Your Kentucky driver's license can be revoked or suspended for a variety of reasons. If you drive while your license is suspended or revoked, you risk criminal charges and the possibility of having to pay fines and serve jail time.
This article explains the various reasons for license suspension or revocation and the penalties you'll face if you continue to drive on a suspended or revoked license in Kentucky.
When your license is suspended or revoked, it generally means that the state has taken away your driving privileges. In other words, while the suspension or revocation is in place, you can't lawfully drive.
In many states, "revocation" and "suspension" are used synonymously and mean the same thing. However, some states use the term "suspension" to mean a temporary loss of privileges and "revocation" to mean the permanent loss of privileges. But even in states where revocation is permanent, the driver can typically apply for reinstatement after a certain period of time.
In Kentucky, a suspension and revocation are the same in most respects. Each type of revocation or suspension has reinstatement requirements. But the labels "suspension" and "revocation" don't make much of a difference.
Below are some of the most common reasons a driver might face a license suspension or revocation in Kentucky.
A driver might be looking at a period of license suspension for any of the following reasons:
However, this is just a partial license of the reasons for suspension. Lots of other violations can lead to a suspended license. For example, failing to pay child support can result in license suspension.
License revocation is normally the result of some type of criminal conviction. Here are some of the most common reasons a driver's license might be revoked:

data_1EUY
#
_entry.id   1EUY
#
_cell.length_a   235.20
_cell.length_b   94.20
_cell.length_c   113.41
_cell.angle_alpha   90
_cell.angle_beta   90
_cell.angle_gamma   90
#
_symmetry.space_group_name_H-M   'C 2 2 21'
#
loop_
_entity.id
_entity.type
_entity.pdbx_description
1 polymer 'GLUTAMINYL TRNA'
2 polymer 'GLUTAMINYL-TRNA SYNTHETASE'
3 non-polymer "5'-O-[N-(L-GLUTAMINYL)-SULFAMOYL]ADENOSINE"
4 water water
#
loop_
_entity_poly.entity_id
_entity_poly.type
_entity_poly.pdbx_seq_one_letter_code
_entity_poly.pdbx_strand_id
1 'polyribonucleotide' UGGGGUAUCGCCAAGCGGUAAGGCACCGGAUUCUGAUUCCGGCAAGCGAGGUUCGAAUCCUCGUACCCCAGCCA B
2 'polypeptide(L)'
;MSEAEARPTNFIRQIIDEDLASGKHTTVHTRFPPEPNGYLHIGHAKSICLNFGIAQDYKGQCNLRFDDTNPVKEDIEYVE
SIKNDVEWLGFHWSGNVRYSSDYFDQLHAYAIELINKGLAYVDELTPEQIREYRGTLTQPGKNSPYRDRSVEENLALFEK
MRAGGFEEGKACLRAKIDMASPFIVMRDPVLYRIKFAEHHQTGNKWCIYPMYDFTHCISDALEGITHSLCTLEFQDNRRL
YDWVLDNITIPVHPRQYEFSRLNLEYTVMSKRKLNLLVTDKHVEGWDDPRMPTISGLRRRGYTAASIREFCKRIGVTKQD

Again, this is just a partial list of violations that can lead to revocation.
If you're caught driving while your privileges are suspended or revoked, you'll generally face criminal charges.
In many situations, driving on a suspended or revoked license is a class B misdemeanor. A class B misdemeanor carries a maximum fine of $250 and up to 90 days in jail.
If you drive while your license is suspended or revoked for driving under the influence, you can be charged with a class B or class A misdemeanor or class D felony and will face the following penalties:
These penalties are even more severe if the driver was under the influence when the present offense occurred.
After your period of suspension or revocation has ended, you generally must pay a fee to reinstate your driving privileges. In most cases, the reinstatement fee is $40.
However, depending on the situation, you might have to meet other conditions (like getting caught up with child support payments) or retake driving examinations before you'll be able to drive again.
Driving on a suspended or revoked license is a crime with potentially serious consequences. These consequences can affect your employment and many other aspects of your life. So, if you've been arrested for driving with a suspended or revoked license, it's a good idea to get in contact with a knowledgeable attorney who can help.